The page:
Greystar buys Port Jefferson Station rental complex for $118M

The 244-unit development sold by Garden City-based The Benjamin Companies

Tri-State /
Oct.October 04, 2021 04:03 PM
Greystar buys Port Jefferson Station rental complex for $118M

Greystar Chairman and CEO Bob Faith, 588 North Bicycle Path in Port Jefferson Station, LI (Google Maps, Greystar)

Long Island’s Port Jefferson Station has notched a hefty multifamily transaction courtesy of rental behemoth Greystar.

The Vistas of Port Jefferson sold by The Benjamin Companies, based in Garden City, for $118 million, according to Long Island Business News. The transaction closed last week and about 80 percent of the complex was occupied at the time.

Charleston, South Carolina-based Greystar swooped in shortly after construction on the complex was completed, LIBN reports.

Construction began in May 2018 on the Vistas of Port Jefferson, which sit on 27 acres of land at 588 North Bicycle Path. The complex is made up of 30 buildings for renters who are aged 55 years and older, consisting of 244 units in total.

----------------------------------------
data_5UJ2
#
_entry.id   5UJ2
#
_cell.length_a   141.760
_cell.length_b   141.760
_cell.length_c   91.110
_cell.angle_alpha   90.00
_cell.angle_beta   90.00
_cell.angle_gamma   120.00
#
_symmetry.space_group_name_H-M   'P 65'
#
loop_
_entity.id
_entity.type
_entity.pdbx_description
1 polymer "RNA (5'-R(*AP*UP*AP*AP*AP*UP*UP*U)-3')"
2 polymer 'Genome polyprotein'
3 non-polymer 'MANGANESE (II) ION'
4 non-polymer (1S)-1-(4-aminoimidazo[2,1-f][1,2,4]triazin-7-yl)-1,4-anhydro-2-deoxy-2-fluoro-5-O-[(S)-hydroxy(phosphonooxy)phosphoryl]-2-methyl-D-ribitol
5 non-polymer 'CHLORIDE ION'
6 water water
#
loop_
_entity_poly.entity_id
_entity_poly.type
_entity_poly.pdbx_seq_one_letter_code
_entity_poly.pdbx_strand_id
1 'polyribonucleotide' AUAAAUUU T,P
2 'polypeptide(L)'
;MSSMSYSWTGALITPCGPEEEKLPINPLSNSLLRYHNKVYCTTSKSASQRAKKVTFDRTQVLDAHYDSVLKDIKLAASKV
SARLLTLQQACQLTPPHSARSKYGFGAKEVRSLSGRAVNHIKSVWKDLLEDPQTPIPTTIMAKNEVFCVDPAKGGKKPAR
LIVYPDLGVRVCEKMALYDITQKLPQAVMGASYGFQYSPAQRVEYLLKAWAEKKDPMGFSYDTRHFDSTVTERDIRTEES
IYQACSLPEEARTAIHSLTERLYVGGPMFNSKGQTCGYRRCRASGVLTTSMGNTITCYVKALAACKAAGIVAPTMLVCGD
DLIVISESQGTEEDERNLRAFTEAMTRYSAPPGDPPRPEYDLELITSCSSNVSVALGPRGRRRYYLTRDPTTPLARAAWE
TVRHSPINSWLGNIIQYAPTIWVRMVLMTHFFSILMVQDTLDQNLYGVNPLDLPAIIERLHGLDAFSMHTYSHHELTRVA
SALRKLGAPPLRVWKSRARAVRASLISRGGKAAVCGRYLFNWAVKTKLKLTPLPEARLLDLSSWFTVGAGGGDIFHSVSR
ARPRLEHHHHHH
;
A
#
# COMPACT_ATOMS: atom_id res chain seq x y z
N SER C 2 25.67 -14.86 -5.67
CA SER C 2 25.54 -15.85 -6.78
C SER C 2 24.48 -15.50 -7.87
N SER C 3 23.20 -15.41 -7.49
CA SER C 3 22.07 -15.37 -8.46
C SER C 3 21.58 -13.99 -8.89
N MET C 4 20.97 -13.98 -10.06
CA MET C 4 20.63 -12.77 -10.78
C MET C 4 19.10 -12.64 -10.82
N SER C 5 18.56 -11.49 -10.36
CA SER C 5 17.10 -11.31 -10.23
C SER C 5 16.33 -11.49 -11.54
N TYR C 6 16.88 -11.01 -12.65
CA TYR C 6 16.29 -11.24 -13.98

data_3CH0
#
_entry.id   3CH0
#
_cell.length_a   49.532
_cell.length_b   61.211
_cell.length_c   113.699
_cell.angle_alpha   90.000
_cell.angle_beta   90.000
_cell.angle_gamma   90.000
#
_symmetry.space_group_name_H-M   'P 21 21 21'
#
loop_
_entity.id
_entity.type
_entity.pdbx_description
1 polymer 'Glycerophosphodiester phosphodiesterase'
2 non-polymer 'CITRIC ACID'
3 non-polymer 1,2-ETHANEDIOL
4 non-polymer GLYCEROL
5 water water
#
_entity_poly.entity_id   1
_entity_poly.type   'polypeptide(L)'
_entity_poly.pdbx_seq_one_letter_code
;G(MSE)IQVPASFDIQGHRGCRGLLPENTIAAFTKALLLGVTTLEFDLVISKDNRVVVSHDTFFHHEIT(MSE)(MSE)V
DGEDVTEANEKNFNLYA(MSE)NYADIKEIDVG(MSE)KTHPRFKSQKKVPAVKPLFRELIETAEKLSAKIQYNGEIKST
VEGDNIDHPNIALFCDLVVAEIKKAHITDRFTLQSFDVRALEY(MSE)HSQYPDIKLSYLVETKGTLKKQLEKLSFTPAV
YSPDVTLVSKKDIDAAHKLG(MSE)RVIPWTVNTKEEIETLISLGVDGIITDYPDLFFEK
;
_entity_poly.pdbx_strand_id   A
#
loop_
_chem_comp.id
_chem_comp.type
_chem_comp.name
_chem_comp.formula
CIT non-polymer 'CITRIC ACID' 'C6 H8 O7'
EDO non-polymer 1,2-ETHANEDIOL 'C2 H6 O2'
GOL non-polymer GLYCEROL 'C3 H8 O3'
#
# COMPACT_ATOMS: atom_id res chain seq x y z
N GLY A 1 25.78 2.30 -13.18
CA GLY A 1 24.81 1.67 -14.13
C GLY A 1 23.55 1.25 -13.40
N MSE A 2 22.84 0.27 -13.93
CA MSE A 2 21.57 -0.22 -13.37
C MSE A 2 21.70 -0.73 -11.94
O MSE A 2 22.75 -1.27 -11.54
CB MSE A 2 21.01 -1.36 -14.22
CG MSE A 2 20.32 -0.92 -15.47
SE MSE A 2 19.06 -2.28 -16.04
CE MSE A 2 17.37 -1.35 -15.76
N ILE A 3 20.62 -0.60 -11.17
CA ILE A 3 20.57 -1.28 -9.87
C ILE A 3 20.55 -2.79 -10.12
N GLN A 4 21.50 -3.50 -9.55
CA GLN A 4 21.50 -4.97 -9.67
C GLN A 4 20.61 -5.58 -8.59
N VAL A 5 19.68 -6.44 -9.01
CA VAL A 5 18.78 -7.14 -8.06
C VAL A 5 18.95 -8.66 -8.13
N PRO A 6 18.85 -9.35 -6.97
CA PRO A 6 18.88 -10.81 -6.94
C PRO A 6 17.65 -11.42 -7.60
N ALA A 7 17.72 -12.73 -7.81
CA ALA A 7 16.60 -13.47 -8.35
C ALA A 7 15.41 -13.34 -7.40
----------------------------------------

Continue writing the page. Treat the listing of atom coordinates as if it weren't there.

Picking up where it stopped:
The complex includes 64 two-bedroom townhouses with garages attached, 144 two-bedroom single-level units and 36 one-bedroom single-level units. The outlet reports amenities at the complex include a clubhouse with lounge areas both inside and outside, a fitness center, an outdoor pool and walking trails.

Greystar is one of the biggest players in the rental market in the United States. Last year, the company closed on a deal for 130,000 units, acquiring the business that managed those units from Alliance Residential in a nearly $200 million all-cash deal.

Meanwhile, the company is looking to sell an 18-story apartment building in Chelsea for about $250 million, sources told The Real Deal. Greystar bought the building in 2016 for $211.3 million, renovating many parts of the property. All 204 units in the building are market-rate apartments.

Greystar — one of the country’s biggest apartment landlords — last May faced a lawsuit from eight tenants of its Los Angeles buildings against the company. In the suit, the tenants accused the company of gathering extensive financial and personal information on prospective tenants without knowledge or consent. The plaintiffs were each seeking $160,000 from Greystar and $80,000 each from another defendant, property management software firm RealPage.

[LIBN] — Holden Walter-Warner





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